Here is the proper way to handle an expert witness. If the testimony is simple enough to do without notes, then do it that way. Otherwise, ask the expert to write a report that includes the essential facts and conclusions. Then get the report admitted into evidence, and let the witness use the report as his notes. That way he will not get crossed up on ancillary facts, and everyone has unambiguous notice of his conclusions.

The expert usually likes doing a report because it protects him as well. Usually he is relying on facts that could be wrong. By stating his assumptions in writing, he avoid responsibility if you have given him slanted info. In case he gets tricked into saying something stupid in court, he can fall back on his written statement where he was more careful and precise.

This what I did in my child custody trials. I am shocked that an experienced expert in a high-profile case would misunderstand his role so badly.

I do believe that Zimmerman was charged solely to placate the masses, and that the state is scapegoating an innocent man. It reminds me why we have a jury system, as he would never get a fair shake from Florida judges or prosecutors.


Unknown said...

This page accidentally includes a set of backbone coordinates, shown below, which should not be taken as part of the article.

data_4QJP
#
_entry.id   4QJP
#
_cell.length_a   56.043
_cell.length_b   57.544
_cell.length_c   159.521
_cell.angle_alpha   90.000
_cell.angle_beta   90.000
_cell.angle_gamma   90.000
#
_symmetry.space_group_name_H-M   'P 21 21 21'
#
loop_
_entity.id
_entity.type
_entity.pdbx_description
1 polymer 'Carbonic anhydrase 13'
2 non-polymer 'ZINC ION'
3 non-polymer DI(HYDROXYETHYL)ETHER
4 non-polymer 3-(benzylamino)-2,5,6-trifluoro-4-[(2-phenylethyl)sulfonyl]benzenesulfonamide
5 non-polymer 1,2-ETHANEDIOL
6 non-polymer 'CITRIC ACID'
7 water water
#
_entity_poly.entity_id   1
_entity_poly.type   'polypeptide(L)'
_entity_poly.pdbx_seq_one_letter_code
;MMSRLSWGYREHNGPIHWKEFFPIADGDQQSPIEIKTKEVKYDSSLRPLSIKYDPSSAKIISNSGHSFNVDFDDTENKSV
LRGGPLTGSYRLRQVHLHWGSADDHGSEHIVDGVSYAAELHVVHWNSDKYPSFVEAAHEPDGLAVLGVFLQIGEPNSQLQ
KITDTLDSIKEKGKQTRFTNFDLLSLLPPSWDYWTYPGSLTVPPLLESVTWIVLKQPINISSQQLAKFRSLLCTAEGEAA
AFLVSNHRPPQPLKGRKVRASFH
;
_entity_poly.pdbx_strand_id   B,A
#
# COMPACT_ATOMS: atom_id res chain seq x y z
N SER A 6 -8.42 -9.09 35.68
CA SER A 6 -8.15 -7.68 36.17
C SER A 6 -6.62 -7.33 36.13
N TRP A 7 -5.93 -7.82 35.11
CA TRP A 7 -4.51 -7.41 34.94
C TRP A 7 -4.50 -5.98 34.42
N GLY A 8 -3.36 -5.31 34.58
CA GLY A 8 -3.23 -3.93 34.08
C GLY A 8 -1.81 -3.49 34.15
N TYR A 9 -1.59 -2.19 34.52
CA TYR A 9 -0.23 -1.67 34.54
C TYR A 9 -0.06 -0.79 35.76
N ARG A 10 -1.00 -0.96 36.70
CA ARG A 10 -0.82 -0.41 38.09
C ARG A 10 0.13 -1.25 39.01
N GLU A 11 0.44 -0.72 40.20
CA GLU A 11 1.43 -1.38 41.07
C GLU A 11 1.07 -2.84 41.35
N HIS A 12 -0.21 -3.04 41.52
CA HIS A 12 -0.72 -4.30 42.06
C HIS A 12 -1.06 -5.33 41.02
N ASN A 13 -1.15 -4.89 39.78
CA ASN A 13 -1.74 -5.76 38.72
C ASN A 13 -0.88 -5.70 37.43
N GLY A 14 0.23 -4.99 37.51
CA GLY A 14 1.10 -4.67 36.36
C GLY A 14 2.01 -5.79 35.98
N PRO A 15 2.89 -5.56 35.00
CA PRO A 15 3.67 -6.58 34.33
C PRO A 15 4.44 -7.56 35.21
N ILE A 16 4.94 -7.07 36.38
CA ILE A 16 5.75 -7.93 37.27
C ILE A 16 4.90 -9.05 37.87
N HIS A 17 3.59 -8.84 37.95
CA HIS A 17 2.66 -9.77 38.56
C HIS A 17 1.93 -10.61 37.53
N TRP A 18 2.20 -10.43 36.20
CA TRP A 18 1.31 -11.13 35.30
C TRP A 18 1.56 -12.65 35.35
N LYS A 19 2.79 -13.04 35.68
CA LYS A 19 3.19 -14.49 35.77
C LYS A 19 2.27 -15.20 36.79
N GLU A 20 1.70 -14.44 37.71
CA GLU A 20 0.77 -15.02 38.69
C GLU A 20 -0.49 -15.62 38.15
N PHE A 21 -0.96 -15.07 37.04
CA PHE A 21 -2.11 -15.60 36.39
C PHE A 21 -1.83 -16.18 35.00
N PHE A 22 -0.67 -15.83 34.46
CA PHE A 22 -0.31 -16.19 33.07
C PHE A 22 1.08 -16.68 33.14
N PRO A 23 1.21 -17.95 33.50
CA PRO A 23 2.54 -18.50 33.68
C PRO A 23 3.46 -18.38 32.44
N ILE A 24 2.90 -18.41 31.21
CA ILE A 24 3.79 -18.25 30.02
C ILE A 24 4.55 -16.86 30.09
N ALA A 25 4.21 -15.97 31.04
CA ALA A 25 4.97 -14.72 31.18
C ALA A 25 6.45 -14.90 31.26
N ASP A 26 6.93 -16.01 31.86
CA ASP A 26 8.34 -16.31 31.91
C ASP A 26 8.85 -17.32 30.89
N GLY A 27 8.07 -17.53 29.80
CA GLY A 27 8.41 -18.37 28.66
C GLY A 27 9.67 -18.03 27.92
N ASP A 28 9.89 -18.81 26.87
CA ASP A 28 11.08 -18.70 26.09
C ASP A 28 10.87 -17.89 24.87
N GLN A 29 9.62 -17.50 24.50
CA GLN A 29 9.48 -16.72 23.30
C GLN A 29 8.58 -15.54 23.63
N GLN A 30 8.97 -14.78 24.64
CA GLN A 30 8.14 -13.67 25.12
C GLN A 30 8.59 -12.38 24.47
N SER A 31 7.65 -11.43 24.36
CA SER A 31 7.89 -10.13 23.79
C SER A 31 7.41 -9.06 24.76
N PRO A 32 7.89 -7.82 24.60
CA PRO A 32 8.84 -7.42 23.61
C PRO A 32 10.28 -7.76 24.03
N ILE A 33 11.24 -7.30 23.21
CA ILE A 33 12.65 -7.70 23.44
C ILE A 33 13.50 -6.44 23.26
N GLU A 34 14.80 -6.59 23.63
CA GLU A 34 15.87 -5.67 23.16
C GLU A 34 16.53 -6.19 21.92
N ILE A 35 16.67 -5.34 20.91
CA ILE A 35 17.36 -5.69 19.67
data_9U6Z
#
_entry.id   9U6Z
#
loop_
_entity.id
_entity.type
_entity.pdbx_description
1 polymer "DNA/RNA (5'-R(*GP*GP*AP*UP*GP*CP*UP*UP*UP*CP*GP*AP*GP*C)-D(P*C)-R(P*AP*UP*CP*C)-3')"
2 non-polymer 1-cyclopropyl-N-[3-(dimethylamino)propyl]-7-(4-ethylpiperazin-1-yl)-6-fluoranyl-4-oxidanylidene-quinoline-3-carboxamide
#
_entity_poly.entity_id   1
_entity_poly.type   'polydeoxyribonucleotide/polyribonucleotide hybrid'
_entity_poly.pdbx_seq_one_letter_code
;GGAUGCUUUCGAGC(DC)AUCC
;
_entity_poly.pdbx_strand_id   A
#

I don't know if you are a trial lawyer or not, but I am. The proper way to handle a failure to recollect is to first, ask the witness if there is anything that would refresh his recollection. If he answers yes, identify what that is, have it marked for Identification, show it to him and ask if it refreshes his recollection. If he says yes, the document is NOT admitted into evidence, but he can testify now that his memory has been refreshed. This is called "past recollection refreshed". If the witness says nothing would bring back his memory of the event, that nothing would refresh his recollection, then you ask him if he made notes at the time of the event that were contemporaneous with the event and accurate. If he says yes, then you mark the notes or report for identification, ask him if the document represents his contemporaneous and accurate account, and then move the document into evidence. This is called Past Recollection Recorded. In this event, the document is admitted. This does not apply, however, in criminal cases with police reports. There is a general exception that says they cannot be admitted into evidence as past recollection recorded. Finally, there is an entirely different concept that can and often should be used on cross-examination. Lawyers goof this up all the time. If you want to show that witness is lying, you don't try to refresh his recollection about prior lies, you simply confront him with the lies. Is it true that you were interviewed on such and such date? And, on that date, you said "...", which is the opposite of what you said today? Right? This is called impeachment with prior inconsistent statement.